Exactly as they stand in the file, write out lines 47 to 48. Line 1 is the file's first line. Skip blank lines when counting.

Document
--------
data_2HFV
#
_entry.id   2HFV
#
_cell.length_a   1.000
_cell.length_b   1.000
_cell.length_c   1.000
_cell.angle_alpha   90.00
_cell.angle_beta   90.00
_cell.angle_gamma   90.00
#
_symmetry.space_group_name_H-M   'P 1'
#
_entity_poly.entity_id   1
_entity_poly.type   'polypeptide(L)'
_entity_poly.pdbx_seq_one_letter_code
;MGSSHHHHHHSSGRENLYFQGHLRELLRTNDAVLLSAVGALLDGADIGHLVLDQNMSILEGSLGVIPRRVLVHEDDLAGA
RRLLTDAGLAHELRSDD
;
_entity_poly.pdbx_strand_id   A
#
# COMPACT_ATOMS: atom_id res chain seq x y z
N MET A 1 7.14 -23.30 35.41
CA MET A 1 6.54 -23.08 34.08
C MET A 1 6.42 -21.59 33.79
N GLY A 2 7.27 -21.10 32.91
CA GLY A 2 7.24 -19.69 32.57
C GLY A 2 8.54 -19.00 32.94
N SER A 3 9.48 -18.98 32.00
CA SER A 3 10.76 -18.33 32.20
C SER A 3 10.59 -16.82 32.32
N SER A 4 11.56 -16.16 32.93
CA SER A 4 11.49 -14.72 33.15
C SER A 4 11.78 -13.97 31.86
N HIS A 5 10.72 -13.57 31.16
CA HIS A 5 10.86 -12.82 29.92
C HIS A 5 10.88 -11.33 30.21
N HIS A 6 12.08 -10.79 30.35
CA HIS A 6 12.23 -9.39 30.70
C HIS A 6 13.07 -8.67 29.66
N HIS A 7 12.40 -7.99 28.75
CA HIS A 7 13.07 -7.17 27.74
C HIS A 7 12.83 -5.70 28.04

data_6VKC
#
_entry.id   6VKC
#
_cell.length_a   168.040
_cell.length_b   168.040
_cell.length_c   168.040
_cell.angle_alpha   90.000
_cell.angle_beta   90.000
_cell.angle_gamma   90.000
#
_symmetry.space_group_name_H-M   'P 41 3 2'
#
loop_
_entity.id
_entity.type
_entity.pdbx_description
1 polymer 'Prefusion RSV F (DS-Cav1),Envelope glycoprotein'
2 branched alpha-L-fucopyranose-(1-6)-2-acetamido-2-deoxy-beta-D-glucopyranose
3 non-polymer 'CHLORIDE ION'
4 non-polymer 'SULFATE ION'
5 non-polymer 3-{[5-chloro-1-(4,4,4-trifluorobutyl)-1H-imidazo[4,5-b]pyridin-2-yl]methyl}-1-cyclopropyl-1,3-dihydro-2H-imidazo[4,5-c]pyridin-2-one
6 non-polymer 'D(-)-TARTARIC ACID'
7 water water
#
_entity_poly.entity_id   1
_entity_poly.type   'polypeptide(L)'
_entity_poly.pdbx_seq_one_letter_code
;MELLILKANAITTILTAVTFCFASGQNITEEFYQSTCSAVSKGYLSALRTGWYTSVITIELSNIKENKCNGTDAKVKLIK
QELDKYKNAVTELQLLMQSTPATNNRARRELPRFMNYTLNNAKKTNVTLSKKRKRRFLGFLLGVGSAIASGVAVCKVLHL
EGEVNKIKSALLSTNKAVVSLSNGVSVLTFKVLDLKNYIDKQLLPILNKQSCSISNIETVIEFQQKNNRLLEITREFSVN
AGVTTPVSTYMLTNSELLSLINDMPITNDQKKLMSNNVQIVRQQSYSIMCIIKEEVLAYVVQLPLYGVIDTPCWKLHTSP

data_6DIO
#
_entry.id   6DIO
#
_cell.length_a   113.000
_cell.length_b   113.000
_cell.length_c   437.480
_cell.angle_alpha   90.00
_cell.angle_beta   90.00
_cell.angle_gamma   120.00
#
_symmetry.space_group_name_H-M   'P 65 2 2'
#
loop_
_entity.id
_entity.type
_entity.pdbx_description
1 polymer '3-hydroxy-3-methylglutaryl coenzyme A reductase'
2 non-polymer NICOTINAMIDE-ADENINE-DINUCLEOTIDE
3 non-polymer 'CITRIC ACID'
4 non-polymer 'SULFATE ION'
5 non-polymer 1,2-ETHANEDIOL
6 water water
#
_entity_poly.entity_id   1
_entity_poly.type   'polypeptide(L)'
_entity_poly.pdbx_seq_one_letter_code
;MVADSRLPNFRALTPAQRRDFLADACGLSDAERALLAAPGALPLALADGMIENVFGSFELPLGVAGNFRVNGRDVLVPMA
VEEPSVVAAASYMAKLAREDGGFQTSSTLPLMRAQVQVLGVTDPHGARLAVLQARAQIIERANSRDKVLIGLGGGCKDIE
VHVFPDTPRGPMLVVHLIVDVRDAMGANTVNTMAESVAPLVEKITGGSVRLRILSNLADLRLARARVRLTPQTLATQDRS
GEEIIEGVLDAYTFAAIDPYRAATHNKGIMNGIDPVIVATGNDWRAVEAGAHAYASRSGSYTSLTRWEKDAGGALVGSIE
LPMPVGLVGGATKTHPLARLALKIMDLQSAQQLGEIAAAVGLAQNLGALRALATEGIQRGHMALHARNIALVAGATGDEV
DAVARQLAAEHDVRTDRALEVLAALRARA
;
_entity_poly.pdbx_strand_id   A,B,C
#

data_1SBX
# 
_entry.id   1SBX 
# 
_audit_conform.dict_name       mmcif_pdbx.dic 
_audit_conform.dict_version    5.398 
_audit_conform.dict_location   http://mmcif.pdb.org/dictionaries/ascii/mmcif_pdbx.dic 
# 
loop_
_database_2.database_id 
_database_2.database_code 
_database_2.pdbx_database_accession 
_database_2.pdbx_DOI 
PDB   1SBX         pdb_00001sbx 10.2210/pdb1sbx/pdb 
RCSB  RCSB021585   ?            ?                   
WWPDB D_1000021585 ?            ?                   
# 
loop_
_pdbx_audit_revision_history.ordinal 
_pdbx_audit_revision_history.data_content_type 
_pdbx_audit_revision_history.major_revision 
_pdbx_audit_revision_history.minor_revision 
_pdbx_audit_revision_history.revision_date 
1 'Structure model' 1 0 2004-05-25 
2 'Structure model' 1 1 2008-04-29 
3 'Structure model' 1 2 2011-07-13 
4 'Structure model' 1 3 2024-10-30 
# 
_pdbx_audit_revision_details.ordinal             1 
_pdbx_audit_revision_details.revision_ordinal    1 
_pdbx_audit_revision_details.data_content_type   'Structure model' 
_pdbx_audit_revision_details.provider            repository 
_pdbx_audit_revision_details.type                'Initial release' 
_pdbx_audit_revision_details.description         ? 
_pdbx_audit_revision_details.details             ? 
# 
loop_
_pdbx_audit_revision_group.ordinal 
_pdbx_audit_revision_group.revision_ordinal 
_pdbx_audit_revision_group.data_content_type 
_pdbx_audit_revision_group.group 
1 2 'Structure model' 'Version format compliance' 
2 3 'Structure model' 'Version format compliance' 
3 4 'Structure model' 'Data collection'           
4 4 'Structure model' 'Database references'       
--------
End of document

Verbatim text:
#
_cell.length_a   168.040